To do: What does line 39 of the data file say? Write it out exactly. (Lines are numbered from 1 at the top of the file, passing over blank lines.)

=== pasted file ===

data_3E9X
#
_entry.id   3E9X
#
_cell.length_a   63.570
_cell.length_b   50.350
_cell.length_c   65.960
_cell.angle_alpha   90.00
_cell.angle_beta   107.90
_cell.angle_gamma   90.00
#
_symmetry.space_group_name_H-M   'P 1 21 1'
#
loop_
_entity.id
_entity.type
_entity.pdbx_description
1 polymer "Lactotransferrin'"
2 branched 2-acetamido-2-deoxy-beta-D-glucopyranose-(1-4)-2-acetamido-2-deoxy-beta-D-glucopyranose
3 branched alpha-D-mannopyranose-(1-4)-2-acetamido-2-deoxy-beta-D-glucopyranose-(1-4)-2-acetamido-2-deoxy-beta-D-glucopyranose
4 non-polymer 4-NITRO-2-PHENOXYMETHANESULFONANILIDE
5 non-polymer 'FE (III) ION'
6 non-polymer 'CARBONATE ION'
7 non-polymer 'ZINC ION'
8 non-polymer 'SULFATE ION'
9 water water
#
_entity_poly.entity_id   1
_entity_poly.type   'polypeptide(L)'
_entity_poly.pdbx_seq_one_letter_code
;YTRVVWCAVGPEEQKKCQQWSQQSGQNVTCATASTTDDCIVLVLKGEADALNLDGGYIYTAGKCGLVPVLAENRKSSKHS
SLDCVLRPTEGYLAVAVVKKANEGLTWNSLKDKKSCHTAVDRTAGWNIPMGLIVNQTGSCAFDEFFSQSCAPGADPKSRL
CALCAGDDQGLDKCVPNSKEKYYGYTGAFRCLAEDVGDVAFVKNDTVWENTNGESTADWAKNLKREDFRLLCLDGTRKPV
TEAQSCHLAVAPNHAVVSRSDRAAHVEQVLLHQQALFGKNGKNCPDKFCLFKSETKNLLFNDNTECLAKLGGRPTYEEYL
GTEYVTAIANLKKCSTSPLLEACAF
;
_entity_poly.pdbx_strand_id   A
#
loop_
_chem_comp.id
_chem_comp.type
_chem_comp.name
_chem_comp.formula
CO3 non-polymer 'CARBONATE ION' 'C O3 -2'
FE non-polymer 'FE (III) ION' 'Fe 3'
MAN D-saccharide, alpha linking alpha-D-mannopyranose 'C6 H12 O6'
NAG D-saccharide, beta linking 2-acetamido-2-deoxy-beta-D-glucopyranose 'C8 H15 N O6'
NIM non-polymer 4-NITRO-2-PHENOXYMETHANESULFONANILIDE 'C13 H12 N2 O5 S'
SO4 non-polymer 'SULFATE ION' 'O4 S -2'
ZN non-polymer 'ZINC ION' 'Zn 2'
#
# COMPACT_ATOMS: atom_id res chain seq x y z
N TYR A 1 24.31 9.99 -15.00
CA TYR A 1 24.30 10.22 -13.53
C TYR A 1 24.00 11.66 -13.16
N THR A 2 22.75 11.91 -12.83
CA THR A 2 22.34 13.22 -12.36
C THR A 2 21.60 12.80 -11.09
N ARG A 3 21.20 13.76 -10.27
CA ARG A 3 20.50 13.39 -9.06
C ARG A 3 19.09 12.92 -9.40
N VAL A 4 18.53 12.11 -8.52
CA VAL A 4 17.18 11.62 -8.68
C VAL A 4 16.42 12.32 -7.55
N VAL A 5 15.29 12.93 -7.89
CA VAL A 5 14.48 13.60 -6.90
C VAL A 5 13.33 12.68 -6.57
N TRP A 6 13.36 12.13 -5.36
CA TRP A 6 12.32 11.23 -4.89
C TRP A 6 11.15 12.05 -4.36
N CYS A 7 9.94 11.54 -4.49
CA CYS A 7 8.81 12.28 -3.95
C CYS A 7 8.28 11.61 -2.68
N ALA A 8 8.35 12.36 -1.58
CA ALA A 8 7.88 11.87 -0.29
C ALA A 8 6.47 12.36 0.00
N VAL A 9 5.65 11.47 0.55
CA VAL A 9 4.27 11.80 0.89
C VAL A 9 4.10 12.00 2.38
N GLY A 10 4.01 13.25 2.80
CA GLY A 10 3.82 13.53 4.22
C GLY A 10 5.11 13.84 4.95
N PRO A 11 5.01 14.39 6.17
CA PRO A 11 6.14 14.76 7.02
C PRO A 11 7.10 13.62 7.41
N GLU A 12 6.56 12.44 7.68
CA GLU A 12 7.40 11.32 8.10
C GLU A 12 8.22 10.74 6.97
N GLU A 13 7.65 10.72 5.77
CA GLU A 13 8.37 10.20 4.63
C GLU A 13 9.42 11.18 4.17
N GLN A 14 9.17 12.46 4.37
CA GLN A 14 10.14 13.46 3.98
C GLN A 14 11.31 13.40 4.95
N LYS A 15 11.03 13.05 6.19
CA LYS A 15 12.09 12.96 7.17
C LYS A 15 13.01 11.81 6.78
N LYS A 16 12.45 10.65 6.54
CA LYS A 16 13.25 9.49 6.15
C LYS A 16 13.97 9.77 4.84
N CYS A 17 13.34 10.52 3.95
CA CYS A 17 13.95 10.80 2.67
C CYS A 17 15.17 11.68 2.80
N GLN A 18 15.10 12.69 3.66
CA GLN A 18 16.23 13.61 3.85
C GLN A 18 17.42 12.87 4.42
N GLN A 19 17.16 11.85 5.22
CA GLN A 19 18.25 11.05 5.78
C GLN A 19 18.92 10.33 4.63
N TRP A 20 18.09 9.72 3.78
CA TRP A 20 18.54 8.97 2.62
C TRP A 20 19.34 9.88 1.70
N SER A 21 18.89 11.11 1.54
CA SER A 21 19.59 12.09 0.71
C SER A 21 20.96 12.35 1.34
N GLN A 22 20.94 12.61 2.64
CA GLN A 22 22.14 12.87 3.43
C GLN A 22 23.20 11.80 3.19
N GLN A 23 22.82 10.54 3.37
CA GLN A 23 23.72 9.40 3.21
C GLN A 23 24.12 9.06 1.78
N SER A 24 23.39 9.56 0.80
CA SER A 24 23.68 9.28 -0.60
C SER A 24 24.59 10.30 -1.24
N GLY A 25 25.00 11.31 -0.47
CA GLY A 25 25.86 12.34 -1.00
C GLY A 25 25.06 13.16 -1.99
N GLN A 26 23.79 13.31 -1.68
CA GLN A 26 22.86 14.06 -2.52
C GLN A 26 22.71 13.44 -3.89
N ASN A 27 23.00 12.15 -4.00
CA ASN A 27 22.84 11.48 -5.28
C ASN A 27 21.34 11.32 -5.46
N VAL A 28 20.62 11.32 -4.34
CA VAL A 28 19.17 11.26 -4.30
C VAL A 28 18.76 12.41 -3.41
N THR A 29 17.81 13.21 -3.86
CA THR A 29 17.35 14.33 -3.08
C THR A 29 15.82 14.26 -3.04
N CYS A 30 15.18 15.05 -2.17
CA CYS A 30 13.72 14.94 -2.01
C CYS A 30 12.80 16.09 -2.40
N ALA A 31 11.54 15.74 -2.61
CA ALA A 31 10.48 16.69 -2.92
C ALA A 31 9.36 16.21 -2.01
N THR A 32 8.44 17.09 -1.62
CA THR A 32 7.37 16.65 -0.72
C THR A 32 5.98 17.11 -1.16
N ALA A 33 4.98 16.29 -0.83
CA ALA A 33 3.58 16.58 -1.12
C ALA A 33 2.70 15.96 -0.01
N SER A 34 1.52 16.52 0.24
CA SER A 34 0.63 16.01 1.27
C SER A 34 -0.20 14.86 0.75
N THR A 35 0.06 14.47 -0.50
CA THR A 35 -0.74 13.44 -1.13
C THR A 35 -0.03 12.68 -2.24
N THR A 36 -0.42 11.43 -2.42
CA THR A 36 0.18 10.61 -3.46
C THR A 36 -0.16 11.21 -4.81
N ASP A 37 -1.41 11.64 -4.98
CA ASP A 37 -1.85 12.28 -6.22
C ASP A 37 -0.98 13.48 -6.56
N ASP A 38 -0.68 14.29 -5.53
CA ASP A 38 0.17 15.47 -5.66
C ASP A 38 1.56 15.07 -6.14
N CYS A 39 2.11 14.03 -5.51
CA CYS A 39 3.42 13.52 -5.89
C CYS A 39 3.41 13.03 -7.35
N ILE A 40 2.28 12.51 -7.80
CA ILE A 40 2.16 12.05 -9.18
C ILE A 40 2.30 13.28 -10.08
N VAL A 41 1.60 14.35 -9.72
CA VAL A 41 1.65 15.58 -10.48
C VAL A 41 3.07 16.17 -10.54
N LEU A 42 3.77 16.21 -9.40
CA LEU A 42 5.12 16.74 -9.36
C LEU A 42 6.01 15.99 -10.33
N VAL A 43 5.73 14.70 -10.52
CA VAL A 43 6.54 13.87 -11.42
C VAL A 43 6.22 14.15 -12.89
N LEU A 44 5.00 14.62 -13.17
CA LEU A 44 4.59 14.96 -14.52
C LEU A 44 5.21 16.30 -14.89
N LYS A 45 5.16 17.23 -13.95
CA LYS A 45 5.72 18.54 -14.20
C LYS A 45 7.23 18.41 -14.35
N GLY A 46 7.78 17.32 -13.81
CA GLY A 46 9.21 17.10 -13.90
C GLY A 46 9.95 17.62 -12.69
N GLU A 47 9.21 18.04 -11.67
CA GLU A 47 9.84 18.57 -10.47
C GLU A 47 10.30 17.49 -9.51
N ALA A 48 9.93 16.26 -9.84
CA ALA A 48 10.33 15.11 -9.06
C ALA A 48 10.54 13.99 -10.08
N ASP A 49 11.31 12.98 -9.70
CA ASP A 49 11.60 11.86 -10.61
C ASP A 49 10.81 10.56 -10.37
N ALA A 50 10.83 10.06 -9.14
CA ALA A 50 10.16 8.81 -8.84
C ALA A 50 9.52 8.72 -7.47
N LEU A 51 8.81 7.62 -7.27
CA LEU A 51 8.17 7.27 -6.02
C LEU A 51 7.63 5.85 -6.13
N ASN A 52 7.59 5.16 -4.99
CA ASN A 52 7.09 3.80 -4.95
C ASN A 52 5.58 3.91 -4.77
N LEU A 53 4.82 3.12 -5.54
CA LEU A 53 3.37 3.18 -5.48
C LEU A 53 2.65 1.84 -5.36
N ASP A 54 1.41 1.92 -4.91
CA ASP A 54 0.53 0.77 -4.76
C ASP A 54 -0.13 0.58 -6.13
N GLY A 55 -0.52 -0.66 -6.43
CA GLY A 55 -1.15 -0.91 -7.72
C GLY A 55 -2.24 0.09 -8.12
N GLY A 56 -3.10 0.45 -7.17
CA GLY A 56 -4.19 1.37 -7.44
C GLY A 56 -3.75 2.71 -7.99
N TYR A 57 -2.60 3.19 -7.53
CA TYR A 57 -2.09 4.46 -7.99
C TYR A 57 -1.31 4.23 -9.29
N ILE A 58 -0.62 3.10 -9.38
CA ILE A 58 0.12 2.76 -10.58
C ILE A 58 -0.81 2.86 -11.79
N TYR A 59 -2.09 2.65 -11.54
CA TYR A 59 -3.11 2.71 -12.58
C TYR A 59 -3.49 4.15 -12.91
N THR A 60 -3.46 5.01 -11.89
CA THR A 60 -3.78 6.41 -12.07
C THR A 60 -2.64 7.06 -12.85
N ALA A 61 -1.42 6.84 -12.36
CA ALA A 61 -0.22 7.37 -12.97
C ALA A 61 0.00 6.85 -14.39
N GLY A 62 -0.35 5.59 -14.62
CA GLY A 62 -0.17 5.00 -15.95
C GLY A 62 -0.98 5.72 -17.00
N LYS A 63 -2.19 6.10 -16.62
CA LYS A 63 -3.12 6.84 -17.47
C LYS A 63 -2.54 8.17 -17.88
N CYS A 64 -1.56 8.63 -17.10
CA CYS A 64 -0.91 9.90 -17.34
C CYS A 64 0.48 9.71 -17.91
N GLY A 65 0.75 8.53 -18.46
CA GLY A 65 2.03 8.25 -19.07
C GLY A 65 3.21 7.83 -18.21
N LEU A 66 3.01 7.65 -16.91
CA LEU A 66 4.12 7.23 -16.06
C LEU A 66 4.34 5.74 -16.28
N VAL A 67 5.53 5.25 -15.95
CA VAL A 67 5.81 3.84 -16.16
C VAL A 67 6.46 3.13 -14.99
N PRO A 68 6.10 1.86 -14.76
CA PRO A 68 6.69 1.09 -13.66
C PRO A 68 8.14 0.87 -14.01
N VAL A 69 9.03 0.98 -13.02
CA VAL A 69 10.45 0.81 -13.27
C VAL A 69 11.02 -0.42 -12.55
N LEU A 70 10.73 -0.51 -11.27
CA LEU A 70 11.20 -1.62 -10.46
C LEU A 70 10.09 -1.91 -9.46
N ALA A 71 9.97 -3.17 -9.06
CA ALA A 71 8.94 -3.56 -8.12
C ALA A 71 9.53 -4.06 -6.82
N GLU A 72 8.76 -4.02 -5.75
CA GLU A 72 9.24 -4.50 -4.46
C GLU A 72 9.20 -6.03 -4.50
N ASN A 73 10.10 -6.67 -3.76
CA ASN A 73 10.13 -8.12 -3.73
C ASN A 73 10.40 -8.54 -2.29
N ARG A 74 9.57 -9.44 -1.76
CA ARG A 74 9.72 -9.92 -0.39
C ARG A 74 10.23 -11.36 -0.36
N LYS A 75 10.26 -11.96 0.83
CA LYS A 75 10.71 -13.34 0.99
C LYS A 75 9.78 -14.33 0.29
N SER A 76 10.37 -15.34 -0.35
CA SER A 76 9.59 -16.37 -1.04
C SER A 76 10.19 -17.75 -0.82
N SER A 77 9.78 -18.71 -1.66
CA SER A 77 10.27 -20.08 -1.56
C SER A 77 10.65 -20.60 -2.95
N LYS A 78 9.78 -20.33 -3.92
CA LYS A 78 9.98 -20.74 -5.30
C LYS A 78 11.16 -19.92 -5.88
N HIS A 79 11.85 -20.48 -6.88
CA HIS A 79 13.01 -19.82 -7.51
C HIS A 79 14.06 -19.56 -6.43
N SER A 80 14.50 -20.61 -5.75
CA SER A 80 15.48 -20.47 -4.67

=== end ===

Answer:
loop_